The French painter Paul Gauguin was a man in love with the idea of a place. His Tahiti was pure: unsullied by outside influence, its people primitive, and its gods powerful. In reality, by the time Gauguin first visited in 1891, the island’s culture had already been permanently changed by French colonialists. Undaunted, Gauguin remained dedicated to his vision of paradise on earth, and through his art celebrated the idealized Tahitian culture he so longed to experience.
While I was familiar with Gauguin’s famous paintings of Tahitian women, I didn’t really know much else about him. So this exhibition, which I did not research ahead of time, seemed a good opportunity to learn about his oeuvre beyond the Tahiti subject matter. Gauguin: Metamorphoses now on view at MoMA is a show about the artist’s prints of…Tahiti! While the subject matter is not new, the show offers a more nuanced look at Gauguin by examining his artistic process and technique in the mediums of printing, sculpture and ceramics.
Three key points about Paul Gauguin’s process:
1) He sampled his own work. Gauguin revisited the subjects of his paintings. From complete scenes to isolated motifs, he experimented with creating new interpretations through print variations. One version might be light and abstract and another dark and detailed, the mood of the work changing according to the printer’s craft.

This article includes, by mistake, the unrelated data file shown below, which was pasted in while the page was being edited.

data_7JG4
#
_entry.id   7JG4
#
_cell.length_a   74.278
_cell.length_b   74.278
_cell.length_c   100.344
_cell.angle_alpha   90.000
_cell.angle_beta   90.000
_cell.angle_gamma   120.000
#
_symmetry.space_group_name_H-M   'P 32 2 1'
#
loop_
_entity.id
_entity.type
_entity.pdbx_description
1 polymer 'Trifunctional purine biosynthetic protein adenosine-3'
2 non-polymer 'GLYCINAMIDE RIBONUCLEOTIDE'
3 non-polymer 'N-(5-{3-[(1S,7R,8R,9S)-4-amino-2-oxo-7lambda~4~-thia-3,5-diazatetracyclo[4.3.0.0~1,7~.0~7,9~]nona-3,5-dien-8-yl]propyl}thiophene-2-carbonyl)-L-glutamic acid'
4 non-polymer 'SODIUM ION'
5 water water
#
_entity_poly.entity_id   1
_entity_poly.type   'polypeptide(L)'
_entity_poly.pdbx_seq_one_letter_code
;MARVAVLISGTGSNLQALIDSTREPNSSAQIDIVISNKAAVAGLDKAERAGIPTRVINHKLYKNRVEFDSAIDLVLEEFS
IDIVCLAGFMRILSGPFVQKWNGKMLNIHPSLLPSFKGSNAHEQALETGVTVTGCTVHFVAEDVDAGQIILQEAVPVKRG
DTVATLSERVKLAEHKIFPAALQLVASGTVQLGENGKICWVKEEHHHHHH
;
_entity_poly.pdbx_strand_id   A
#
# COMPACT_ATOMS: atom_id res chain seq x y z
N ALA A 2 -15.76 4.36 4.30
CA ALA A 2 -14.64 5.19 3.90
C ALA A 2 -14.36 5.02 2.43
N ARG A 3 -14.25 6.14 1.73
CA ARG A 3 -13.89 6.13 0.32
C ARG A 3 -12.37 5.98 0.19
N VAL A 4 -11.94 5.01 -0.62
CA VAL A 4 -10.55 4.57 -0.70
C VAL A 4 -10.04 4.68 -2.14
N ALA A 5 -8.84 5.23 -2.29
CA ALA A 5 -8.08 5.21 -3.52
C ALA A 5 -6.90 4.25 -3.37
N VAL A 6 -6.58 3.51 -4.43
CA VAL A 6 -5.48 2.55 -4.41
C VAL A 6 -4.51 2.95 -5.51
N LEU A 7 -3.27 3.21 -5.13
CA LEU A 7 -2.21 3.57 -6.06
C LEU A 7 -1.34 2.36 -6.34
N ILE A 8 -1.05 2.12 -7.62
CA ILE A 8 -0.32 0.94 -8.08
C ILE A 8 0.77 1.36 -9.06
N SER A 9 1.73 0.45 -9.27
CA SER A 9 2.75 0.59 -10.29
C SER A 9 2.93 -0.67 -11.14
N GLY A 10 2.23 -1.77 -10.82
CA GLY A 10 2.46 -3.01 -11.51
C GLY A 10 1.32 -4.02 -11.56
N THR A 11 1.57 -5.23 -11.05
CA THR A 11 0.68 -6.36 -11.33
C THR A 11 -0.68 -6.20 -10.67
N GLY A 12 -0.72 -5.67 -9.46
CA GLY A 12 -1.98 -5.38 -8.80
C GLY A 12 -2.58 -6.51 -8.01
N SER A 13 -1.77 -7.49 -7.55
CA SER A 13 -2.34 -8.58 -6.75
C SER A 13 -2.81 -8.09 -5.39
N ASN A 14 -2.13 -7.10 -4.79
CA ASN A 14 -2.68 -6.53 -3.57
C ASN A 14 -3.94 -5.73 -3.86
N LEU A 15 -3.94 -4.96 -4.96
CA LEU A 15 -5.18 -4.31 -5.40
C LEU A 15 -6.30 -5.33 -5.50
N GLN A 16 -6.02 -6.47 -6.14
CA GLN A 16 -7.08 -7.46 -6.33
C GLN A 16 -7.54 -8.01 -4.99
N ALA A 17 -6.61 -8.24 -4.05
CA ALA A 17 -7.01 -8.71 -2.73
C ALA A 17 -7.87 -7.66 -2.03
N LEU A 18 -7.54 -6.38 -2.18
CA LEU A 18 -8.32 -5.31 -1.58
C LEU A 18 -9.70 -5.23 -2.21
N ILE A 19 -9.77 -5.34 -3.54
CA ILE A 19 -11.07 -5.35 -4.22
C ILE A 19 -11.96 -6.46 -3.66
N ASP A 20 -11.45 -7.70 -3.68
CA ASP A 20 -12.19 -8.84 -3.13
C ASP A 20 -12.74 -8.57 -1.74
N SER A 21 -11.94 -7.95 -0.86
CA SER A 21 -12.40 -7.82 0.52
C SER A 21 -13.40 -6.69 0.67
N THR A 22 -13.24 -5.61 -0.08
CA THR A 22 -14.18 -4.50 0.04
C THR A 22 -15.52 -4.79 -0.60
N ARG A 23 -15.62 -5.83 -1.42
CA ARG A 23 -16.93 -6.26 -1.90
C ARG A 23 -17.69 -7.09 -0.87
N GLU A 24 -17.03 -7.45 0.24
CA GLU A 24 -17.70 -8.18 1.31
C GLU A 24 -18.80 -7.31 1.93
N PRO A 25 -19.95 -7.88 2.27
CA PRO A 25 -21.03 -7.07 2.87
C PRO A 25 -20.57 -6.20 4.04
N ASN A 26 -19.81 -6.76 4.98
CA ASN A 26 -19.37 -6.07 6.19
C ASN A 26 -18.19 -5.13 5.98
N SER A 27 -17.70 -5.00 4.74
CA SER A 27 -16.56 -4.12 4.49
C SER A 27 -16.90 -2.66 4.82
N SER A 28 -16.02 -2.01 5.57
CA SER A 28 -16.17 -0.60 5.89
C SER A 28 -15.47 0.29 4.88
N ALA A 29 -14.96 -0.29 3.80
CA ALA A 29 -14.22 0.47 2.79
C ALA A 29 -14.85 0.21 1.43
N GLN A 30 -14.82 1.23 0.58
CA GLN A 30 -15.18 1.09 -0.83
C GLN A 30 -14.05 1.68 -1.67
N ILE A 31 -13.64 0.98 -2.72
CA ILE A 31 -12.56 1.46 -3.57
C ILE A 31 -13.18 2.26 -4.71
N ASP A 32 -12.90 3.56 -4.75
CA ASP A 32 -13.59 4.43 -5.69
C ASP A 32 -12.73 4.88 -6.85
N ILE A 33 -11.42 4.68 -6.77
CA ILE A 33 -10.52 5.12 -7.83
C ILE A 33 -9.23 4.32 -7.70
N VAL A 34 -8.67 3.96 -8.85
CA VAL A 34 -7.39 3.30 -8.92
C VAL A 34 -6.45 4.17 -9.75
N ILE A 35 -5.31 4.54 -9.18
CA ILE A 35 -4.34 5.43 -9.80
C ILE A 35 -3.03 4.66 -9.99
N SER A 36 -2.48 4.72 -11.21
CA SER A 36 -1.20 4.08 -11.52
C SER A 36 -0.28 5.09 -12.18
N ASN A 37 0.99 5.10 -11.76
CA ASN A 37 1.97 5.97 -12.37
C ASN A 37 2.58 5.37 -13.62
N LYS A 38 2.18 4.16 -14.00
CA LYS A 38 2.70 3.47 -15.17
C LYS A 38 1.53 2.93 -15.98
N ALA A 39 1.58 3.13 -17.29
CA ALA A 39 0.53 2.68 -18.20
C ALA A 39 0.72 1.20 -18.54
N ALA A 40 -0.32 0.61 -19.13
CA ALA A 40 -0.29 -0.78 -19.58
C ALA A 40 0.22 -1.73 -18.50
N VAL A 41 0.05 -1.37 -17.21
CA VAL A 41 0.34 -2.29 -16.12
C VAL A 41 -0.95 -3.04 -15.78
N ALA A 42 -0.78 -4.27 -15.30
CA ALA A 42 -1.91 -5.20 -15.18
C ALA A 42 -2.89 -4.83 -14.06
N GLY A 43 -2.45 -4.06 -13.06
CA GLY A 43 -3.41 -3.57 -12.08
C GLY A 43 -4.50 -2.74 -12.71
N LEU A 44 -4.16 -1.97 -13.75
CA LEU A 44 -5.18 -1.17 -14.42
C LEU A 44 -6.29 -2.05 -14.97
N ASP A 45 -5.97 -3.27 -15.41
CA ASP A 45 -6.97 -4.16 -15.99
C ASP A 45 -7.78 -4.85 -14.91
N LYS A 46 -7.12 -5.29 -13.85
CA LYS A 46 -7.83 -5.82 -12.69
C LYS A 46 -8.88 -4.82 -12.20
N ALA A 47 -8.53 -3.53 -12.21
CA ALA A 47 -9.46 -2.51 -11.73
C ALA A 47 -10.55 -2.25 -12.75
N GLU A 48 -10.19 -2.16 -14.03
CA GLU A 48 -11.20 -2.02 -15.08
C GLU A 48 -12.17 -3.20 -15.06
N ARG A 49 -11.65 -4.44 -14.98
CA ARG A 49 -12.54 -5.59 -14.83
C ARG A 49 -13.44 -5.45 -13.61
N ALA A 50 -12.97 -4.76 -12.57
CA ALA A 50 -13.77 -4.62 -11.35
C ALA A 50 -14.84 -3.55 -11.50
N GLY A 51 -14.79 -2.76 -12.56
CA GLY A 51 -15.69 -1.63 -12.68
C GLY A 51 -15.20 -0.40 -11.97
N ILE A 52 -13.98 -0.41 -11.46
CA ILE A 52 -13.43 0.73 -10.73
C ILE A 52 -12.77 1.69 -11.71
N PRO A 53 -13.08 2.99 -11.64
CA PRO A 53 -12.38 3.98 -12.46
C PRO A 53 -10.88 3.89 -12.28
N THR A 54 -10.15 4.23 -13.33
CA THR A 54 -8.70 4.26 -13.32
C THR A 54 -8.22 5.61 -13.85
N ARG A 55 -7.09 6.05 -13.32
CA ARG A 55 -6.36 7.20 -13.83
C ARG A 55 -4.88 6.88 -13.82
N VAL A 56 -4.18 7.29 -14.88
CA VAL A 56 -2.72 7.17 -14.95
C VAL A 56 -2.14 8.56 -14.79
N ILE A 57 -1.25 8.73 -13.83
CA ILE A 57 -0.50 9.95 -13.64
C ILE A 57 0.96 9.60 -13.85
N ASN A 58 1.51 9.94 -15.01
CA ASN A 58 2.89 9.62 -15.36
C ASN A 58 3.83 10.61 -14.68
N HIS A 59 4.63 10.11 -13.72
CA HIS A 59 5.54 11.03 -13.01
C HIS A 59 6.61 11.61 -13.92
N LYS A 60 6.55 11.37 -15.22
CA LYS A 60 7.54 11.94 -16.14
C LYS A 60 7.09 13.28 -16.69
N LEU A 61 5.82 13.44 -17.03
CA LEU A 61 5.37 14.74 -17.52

The visitor experience: what worked
Exhibition design: The galleries are open with plenty of room for visitors to linger, and the dark blue of the walls sets off the artwork, adding a feeling of intimacy to the environment at the same time.
Digital elements: Really, this is part of exhibition design but I call it out separately here because I think the three ipad tutorials on Gauguin’s techniques are very effective, and necessary in a show like this. Similar in-gallery tutorials were successfully integrated into the Metropolitan Museum’s Interwoven Globe textile show and the Brooklyn Museum’s John Singer Sargent show last year.
Audio guide: Like the Guggenheim, MoMA appears to have put its app onto its audio device without any modification. The assets (narration/images) are good but the onscreen navigation is clunky. To return to the main menu (a photo strip), I had to push an “X” at least two times (maybe three?) on a not-very-responsive touchscreen to close out the windows covering the menu. How about a shortcut key back to the exhibition’s intro screen? It’s too bad that just as that museums are loading up unmodified apps, the device hardware is losing the hard keys that could provide easy solutions.
It will be interesting to see how the audio guides develop. Right now there is no consistency in behaviors across script flow, app, device, or performance from museum to museum. Museums may be embracing digital but the audio guides are becoming less user-friendly in the process.
Exhibition site: I’m a fan of dedicated exhibition sites in general, but this one loads inconsistently. Several times I encountered a split screen obscured by the floating black navigation box. When the site does load correctly it is a long scrolling page that uses awkwardly labeled collages as navigation prompts. All the information is there if you need it, but otherwise stick to the exhibition’s straightforward page on the MoMA site.
Gauguin: Metamorphoses is on view at MoMA through June 8, 2014. If you haven’t visited recently, MoMA is now open to the public seven days a week, and stopping for lunch at The Modern makes it an ideal New York City outing.